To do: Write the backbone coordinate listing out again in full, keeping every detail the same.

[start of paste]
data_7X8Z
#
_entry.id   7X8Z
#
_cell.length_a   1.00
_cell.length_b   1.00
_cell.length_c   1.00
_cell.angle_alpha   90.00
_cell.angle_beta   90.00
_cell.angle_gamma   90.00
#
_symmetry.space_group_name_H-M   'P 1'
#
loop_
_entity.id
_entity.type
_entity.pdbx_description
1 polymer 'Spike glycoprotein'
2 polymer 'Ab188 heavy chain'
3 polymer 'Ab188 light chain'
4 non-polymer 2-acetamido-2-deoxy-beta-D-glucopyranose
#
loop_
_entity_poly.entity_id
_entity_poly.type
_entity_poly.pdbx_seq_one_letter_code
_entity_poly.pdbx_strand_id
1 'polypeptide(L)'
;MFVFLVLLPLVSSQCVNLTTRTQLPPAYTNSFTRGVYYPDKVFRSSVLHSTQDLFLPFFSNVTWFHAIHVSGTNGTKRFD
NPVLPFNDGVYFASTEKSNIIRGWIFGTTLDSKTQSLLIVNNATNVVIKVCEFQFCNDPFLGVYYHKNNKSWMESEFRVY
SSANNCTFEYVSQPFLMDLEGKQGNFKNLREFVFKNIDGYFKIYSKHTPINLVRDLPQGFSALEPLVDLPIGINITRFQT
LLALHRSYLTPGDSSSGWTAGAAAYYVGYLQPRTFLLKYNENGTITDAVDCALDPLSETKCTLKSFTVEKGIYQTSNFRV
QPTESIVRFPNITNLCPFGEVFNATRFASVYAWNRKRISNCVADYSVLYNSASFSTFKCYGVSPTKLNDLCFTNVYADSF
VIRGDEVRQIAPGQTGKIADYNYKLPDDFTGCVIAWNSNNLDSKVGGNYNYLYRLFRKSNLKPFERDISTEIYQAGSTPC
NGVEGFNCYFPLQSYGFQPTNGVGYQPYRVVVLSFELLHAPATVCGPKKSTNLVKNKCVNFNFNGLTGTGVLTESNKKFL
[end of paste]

data_7X8Z
#
_entry.id   7X8Z
#
_cell.length_a   1.00
_cell.length_b   1.00
_cell.length_c   1.00
_cell.angle_alpha   90.00
_cell.angle_beta   90.00
_cell.angle_gamma   90.00
#
_symmetry.space_group_name_H-M   'P 1'
#
loop_
_entity.id
_entity.type
_entity.pdbx_description
1 polymer 'Spike glycoprotein'
2 polymer 'Ab188 heavy chain'
3 polymer 'Ab188 light chain'
4 non-polymer 2-acetamido-2-deoxy-beta-D-glucopyranose
#
loop_
_entity_poly.entity_id
_entity_poly.type
_entity_poly.pdbx_seq_one_letter_code
_entity_poly.pdbx_strand_id
1 'polypeptide(L)'
;MFVFLVLLPLVSSQCVNLTTRTQLPPAYTNSFTRGVYYPDKVFRSSVLHSTQDLFLPFFSNVTWFHAIHVSGTNGTKRFD
NPVLPFNDGVYFASTEKSNIIRGWIFGTTLDSKTQSLLIVNNATNVVIKVCEFQFCNDPFLGVYYHKNNKSWMESEFRVY
SSANNCTFEYVSQPFLMDLEGKQGNFKNLREFVFKNIDGYFKIYSKHTPINLVRDLPQGFSALEPLVDLPIGINITRFQT
LLALHRSYLTPGDSSSGWTAGAAAYYVGYLQPRTFLLKYNENGTITDAVDCALDPLSETKCTLKSFTVEKGIYQTSNFRV
QPTESIVRFPNITNLCPFGEVFNATRFASVYAWNRKRISNCVADYSVLYNSASFSTFKCYGVSPTKLNDLCFTNVYADSF
VIRGDEVRQIAPGQTGKIADYNYKLPDDFTGCVIAWNSNNLDSKVGGNYNYLYRLFRKSNLKPFERDISTEIYQAGSTPC
NGVEGFNCYFPLQSYGFQPTNGVGYQPYRVVVLSFELLHAPATVCGPKKSTNLVKNKCVNFNFNGLTGTGVLTESNKKFL